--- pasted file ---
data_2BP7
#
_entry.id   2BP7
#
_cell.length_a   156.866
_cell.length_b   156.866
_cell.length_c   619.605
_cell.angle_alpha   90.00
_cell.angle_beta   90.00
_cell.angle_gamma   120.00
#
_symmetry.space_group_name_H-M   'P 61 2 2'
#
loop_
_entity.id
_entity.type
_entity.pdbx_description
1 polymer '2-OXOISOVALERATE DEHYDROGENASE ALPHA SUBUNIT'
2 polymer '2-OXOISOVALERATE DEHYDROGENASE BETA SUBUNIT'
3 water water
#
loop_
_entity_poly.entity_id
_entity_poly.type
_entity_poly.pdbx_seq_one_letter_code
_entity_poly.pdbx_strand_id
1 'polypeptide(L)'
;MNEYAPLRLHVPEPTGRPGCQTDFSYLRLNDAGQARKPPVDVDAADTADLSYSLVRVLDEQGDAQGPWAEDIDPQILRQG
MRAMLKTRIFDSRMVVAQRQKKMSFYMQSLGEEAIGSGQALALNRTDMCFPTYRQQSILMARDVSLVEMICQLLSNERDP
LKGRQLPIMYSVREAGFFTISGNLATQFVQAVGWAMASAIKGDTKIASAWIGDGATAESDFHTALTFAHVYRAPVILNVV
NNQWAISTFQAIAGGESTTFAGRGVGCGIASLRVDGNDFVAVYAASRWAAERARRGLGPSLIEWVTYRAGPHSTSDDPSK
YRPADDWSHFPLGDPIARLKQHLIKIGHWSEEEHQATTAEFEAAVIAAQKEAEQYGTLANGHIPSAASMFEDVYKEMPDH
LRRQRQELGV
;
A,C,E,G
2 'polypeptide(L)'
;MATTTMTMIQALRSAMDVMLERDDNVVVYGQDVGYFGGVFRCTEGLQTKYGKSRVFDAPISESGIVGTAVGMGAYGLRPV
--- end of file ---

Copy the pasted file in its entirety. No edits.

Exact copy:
data_2BP7
#
_entry.id   2BP7
#
_cell.length_a   156.866
_cell.length_b   156.866
_cell.length_c   619.605
_cell.angle_alpha   90.00
_cell.angle_beta   90.00
_cell.angle_gamma   120.00
#
_symmetry.space_group_name_H-M   'P 61 2 2'
#
loop_
_entity.id
_entity.type
_entity.pdbx_description
1 polymer '2-OXOISOVALERATE DEHYDROGENASE ALPHA SUBUNIT'
2 polymer '2-OXOISOVALERATE DEHYDROGENASE BETA SUBUNIT'
3 water water
#
loop_
_entity_poly.entity_id
_entity_poly.type
_entity_poly.pdbx_seq_one_letter_code
_entity_poly.pdbx_strand_id
1 'polypeptide(L)'
;MNEYAPLRLHVPEPTGRPGCQTDFSYLRLNDAGQARKPPVDVDAADTADLSYSLVRVLDEQGDAQGPWAEDIDPQILRQG
MRAMLKTRIFDSRMVVAQRQKKMSFYMQSLGEEAIGSGQALALNRTDMCFPTYRQQSILMARDVSLVEMICQLLSNERDP
LKGRQLPIMYSVREAGFFTISGNLATQFVQAVGWAMASAIKGDTKIASAWIGDGATAESDFHTALTFAHVYRAPVILNVV
NNQWAISTFQAIAGGESTTFAGRGVGCGIASLRVDGNDFVAVYAASRWAAERARRGLGPSLIEWVTYRAGPHSTSDDPSK
YRPADDWSHFPLGDPIARLKQHLIKIGHWSEEEHQATTAEFEAAVIAAQKEAEQYGTLANGHIPSAASMFEDVYKEMPDH
LRRQRQELGV
;
A,C,E,G
2 'polypeptide(L)'
;MATTTMTMIQALRSAMDVMLERDDNVVVYGQDVGYFGGVFRCTEGLQTKYGKSRVFDAPISESGIVGTAVGMGAYGLRPV